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This is probably a very naive Emacs question - I'm new to it.

When I'm evaluating a lisp expression, if there's an error the debugger automatically comes up in another window. If I have *scratch* and *info* open (the former for trying out lisp and the latter for reading about it), then the debugger opens up in the window that *info* was in. At the moment, I have to switch to that window, then change it back to *info*, before returning to *scratch*. (The same thing happens if I do C-x C-b for a list of buffers.) I'm guessing there has to be a way to just close that window without this long sequence of commands. Can anyone enlighten me?

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maybe ask this over at SuperUser? – Paul Owens Jul 31 '09 at 13:11
I did contemplate that... It's tricky deciding. Is it alright to cross-post? (I guess I should be asking that at meta :P) – Skilldrick Jul 31 '09 at 13:28
Since most questions regarding Emacs usually involve writing a little bit of elisp, they seem to be best answered here. :) – Trey Jackson Jul 31 '09 at 16:18
up vote 16 down vote accepted

At least here on my emacs (22.3), when the debugger pops up, its window becomes the active one. There, pressing q just quits the debugger, if that's what you want. At that point, it also gets out of recursive editing.

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Yep, that works! It doesn't solve the case of the persistent buffer list though, but maybe that's another question... – Skilldrick Jul 31 '09 at 13:32
"q" is a fairly common exit mechanism for lots of pop up windows. Works with calc, calendar, debuggers, dired and lots of others that aren't built-in, like browse-kill-ring. It works with the persistent buffer list as well, though you have to switch to the buffer list first. If you have a particular working window configuration, you can store it with C-x r w <some key> and then jump back to it with C-x r j <same letter> at any time. – R. P. Dillon Aug 31 '11 at 19:17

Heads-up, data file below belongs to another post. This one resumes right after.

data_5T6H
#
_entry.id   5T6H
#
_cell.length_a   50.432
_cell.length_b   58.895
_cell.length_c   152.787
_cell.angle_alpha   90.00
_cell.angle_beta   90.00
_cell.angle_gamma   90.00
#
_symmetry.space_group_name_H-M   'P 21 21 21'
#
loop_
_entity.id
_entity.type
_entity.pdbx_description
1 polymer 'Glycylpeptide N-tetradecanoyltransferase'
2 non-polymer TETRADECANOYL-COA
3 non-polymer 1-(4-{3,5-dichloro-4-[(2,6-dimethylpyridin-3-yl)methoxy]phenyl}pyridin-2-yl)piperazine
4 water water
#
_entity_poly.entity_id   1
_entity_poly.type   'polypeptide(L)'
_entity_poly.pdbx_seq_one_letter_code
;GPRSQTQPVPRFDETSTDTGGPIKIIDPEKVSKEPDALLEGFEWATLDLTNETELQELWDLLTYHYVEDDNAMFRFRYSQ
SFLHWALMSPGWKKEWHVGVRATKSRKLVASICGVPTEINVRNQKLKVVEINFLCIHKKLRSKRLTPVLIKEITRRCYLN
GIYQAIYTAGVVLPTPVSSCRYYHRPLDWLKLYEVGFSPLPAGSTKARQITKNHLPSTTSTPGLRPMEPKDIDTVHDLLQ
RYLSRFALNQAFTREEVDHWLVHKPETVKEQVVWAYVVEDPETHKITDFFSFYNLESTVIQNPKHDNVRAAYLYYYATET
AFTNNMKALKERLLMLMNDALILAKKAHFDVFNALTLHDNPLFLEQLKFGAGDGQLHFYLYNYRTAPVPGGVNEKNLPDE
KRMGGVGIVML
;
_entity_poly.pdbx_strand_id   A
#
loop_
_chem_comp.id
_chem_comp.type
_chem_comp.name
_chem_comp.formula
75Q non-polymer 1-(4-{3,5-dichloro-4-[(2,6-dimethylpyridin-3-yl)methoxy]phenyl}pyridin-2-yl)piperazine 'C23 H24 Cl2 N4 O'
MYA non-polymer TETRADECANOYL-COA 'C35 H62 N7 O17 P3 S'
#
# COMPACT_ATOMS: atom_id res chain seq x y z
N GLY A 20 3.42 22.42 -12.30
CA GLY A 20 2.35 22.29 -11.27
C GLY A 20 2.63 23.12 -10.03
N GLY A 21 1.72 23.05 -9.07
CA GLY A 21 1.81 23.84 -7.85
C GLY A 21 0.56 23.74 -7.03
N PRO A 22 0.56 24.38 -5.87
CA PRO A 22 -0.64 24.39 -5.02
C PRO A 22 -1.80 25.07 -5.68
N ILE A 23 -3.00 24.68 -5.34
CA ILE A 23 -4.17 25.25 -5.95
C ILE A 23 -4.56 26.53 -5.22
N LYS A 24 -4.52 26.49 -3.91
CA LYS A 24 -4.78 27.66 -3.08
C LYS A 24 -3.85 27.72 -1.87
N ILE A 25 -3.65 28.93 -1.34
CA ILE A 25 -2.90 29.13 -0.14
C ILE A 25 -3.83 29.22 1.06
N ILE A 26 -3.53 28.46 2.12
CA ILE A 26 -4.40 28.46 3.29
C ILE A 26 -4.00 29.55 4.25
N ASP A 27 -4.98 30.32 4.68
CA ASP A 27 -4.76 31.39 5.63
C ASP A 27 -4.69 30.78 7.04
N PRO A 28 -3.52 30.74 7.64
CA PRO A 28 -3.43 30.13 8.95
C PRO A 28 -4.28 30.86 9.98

I'm usually using the delete-other-windows command. C-x 1.

It's so regullar, that I rebinded to F4.

Official docs:


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From what I understand, you want to close the buffer in the other window without moving your cursor from the current window.

I don't any existing function does that, so I rolled my own.

(defun other-window-kill-buffer ()
  "Kill the buffer in the other window"
  ;; Window selection is used because point goes to a different window
  ;; if more than 2 windows are present
  (let ((win-curr (selected-window))
        (win-other (next-window)))
    (select-window win-other)
    (select-window win-curr)))

You can bind it to something like "C-x K" or some other somewhat difficult-to-press key so you won't press it by mistake.

(global-set-key (kbd "C-x K") 'other-window-kill-buffer)

I use this a LOT! (for Help buffers, Compilation buffers, Grep buffers, and just plain old buffers I want to close now, without moving the point)

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Using winner mode, you can use the keybinding C-C left arrow to return to the previous window configuration. Of course, this doesn't actually kill the new buffer, but it does hide it.

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I think you're looking for C-x 4 C-o, which displays a buffer in the "other" window without switching to it.

As mentioned above, in the case of the backtrace buffer you probably want to exit from it with q, to get out of the recursive edit.

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One possible solution is to use a window management package. Store your "preferred" window arrangement, and after the debugger/buffer window pops up and you're done with it, revert to your preferred arrangement.

There are a bunch of packages to choose from, see: switching window configurations on the wiki.

Additionally, you might want to figure out the actions you commonly do that trigger the extra (unwanted) window popping up, and use that to trigger saving your window configuration just before the window pops up.

If you want to roll your own (it's pretty easy), you can just save off the window configuration, and restore it like so:

(setq the-window-configuration-i-want (current-window-configuration))
(global-set-key (kbd "<f7>") 
       (lambda () (interactive) 
            (set-window-configuration the-window-configuration-i-want)))

The trick is figuring out where to put the setting of the-window-configuration-i-want.

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